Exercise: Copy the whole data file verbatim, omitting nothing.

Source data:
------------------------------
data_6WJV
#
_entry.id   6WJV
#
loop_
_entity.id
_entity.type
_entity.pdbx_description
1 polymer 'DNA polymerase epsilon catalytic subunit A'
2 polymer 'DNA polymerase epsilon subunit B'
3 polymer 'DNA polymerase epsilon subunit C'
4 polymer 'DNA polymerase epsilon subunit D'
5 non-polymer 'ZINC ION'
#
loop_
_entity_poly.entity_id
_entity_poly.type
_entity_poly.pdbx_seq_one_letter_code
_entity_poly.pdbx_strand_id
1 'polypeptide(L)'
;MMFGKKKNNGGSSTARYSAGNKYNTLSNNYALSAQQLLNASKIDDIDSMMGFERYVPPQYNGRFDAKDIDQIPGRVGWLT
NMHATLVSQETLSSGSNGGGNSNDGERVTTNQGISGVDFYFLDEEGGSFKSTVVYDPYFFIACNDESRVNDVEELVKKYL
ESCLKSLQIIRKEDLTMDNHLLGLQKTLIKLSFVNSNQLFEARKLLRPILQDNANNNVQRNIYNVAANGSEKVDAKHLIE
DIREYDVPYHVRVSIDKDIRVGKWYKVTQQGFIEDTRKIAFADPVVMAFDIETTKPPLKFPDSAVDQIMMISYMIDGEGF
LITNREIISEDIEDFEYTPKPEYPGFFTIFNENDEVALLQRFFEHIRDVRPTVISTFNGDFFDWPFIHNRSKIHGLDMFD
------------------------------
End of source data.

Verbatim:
data_6WJV
#
_entry.id   6WJV
#
loop_
_entity.id
_entity.type
_entity.pdbx_description
1 polymer 'DNA polymerase epsilon catalytic subunit A'
2 polymer 'DNA polymerase epsilon subunit B'
3 polymer 'DNA polymerase epsilon subunit C'
4 polymer 'DNA polymerase epsilon subunit D'
5 non-polymer 'ZINC ION'
#
loop_
_entity_poly.entity_id
_entity_poly.type
_entity_poly.pdbx_seq_one_letter_code
_entity_poly.pdbx_strand_id
1 'polypeptide(L)'
;MMFGKKKNNGGSSTARYSAGNKYNTLSNNYALSAQQLLNASKIDDIDSMMGFERYVPPQYNGRFDAKDIDQIPGRVGWLT
NMHATLVSQETLSSGSNGGGNSNDGERVTTNQGISGVDFYFLDEEGGSFKSTVVYDPYFFIACNDESRVNDVEELVKKYL
ESCLKSLQIIRKEDLTMDNHLLGLQKTLIKLSFVNSNQLFEARKLLRPILQDNANNNVQRNIYNVAANGSEKVDAKHLIE
DIREYDVPYHVRVSIDKDIRVGKWYKVTQQGFIEDTRKIAFADPVVMAFDIETTKPPLKFPDSAVDQIMMISYMIDGEGF
LITNREIISEDIEDFEYTPKPEYPGFFTIFNENDEVALLQRFFEHIRDVRPTVISTFNGDFFDWPFIHNRSKIHGLDMFD